Got that? If the Supreme Court rules against Myriad Genetics, it will cause a multi-billion-dollar breast cancer genetic testing industry to collapse virtually overnight. This means a huge loss for not just Myriad, but also many other human gene corporations that wish to exploit the human body -- including the bodies of women -- for monopolistic profits. (All patents are government-granted monopolies.) Ultimately, trillions of dollars in corporate gene patents are at stake here.
Patenting human genes is huge business
Today, about 20 percent of your genes are already patented by corporations and universities. As the ACLU explains, "A gene patent holder has the right to prevent anyone from studying, testing or even looking at a gene. As a result, scientific research and genetic testing has been delayed, limited or even shut down due to concerns about gene patents."
This means that when corporations own patents on human genes, it stifles scientific research while granting that corporation a monopoly over the "intellectual property" encoded in your own DNA! (How criminal is that? You decide...)
What this means is that if the Supreme Court rules against Myriad, it would set a precedent that would dismantle the entire human gene patenting industry, affecting trillions of dollars in future profits.
This, I believe, is the real reason behind Angelina Jolie's announcement. It seems designed to invoke women's emotional reactions and create a groundswell of support for corporate-owned genes, thereby handing these corporations a Supreme Court precedent that will ensure trillions in future profits. It's a for-profit PR stunt that tries to trick women into supporting a corporate system of patents and monopolies that claims, right now, to own portions of the bodies of every woman living today.
While most media outlets have no clue about the patent issues at stake here, the Detroit Free Press took notice, saying:
"The Hollywood star's decision to get tested for a breast cancer gene mutation, undergo a double mastectomy and then write about it calls attention to a case now pending before the court. The justices have just weeks to decide if Myriad Genetics' patent on the two genes that can identify an increased risk of breast and ovarian cancer is legal. Critics complain that the company's monopoly leaves them as the sole source of the $4,000 tests needed to determine each woman's risk."
Lying with statistics: Jolie's 87% risk exaggeration
There's more to this story than just the patents on BRCA1 and BRCA2 genes. Angelina Jolie is also using blatantly misleading statistics to terrify women into thinking their breasts might kill them.
In the NYT op-ed piece, Jolie claims her doctor told her she has an "87% risk" of developing breast cancer. But what she didn't tell you is that this number doesn't apply to the entire population: it's actually old data derived almost exclusively from families that were previously documented to have very high risks of breast cancer to begin with.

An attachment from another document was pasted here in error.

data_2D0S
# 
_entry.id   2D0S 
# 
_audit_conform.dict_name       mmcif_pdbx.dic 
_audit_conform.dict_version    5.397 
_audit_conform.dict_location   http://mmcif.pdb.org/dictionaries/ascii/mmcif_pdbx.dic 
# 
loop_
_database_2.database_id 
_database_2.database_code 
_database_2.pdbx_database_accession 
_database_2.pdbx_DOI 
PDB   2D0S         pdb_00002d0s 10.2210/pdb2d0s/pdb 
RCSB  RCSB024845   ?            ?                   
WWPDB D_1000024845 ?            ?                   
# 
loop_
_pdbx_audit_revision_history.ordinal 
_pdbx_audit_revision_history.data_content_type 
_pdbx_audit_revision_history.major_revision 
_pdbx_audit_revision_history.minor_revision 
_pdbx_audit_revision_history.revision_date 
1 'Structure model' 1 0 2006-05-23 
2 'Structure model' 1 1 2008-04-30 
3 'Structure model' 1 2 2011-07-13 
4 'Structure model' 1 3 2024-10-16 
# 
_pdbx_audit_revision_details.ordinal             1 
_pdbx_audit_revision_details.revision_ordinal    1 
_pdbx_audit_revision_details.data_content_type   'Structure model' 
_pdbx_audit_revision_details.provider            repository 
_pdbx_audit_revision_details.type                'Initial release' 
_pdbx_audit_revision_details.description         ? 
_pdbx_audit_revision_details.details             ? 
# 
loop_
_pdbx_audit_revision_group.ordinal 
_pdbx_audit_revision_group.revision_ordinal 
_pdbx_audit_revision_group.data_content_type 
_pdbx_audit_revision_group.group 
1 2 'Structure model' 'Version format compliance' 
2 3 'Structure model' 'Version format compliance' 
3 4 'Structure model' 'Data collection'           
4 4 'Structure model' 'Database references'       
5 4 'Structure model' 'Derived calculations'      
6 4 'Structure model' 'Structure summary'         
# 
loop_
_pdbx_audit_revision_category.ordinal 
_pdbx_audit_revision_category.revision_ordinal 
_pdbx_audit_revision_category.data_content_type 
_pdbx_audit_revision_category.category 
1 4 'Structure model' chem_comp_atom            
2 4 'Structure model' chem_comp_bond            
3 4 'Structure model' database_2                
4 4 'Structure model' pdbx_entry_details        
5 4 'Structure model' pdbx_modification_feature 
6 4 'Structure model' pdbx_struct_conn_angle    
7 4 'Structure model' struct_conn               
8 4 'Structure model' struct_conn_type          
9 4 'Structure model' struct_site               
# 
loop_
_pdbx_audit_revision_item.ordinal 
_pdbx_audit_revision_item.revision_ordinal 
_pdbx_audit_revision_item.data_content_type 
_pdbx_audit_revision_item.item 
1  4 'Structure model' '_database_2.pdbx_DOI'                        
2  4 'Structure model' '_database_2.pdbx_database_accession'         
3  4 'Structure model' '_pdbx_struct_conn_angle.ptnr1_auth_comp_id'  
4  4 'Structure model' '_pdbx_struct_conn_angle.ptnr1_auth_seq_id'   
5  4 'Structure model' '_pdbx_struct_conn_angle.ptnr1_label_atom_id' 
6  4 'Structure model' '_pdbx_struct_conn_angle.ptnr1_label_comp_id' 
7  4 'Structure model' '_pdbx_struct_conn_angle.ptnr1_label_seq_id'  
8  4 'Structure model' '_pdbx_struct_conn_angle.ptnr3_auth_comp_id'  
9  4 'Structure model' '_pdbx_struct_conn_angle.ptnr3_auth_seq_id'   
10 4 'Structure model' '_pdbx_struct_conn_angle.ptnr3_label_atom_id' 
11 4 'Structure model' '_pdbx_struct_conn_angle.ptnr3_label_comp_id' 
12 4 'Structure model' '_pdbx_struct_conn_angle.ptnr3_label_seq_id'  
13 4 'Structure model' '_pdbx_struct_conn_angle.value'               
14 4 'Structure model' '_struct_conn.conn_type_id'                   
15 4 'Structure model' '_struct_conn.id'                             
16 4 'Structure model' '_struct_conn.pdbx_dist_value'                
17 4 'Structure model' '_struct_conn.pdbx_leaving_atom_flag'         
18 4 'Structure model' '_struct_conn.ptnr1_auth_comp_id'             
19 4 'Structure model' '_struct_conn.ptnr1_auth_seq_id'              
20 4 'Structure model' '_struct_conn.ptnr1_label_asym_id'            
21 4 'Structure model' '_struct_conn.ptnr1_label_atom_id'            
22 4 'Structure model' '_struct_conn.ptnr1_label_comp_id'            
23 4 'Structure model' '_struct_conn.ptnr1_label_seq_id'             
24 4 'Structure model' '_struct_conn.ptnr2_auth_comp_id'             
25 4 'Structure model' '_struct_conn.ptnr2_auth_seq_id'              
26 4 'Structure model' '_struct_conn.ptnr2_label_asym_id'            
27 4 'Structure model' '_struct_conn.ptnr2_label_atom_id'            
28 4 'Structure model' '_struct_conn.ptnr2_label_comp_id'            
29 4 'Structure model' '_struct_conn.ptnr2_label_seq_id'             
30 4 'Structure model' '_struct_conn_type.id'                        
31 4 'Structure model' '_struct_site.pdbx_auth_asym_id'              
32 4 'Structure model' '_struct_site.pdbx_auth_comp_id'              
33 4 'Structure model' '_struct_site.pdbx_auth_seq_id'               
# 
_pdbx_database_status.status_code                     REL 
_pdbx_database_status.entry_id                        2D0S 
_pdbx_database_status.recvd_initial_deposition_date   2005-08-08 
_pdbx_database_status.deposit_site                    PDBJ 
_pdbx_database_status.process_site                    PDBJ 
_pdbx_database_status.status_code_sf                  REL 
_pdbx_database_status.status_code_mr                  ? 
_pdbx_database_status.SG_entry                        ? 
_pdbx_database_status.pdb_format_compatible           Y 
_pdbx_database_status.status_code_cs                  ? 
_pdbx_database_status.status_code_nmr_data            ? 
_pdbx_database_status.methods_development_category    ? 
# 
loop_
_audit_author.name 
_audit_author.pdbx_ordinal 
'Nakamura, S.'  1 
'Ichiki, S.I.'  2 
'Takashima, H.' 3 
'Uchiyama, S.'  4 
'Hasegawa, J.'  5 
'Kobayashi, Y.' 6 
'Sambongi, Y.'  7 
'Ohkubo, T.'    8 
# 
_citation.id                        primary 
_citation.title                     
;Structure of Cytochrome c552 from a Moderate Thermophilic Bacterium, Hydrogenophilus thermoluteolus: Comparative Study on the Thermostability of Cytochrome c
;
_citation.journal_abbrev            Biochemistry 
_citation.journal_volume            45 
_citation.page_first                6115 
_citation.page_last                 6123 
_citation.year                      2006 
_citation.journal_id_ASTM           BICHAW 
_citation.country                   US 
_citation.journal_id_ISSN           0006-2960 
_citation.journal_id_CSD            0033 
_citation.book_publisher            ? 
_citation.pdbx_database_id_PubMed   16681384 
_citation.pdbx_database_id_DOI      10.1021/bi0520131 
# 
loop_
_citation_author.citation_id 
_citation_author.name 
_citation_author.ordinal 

A study published on the National Human Genome Research Institute website and conducted by scientists from the National Institutes of Health reveals that breast cancer risks associated with BRCA1 genes are significantly lower than what's being hyped up by Jolie and the mainstream media.
In fact, in a large room of 600 women, only ONE will likely have a BRCA mutation in her genetic code. The actual incidence is 0.125 to 0.25 out of 100 women, or 1 in 400 to 1 in 800. I used 600 as the average of 400 and 800.
And out of that 1 in 600 women who has the mutation, her risk of breast cancer is only 56 percent, not 78 percent as claimed by Jolie. But 13 percent of women without the BRCA mutation get breast cancer anyway, according to this scientific research, so the increased risk is just 43 out of 100 women.
So what we're really talking about here is 1 in 600 women having a BRCA gene mutation, then less than half of those getting cancer because of it. In other words, only about 1 in 1200 women will be affected by this.
Yet thanks to people like Jolie and the fear-mongering mainstream media, women all across the nation have been terrified into believing their breasts might kill them and the best way to handle the problem is to cut them off!
This, my friends, is the essence of doomsday fear mongering. This issue affects less than one-tenth of one percent of women but is being riled up into a nationwide fear campaign that just happens to feed profits into the for-profit cancer diagnosis and treatment industry, not to mention the monopolistic human gene patenting cartels.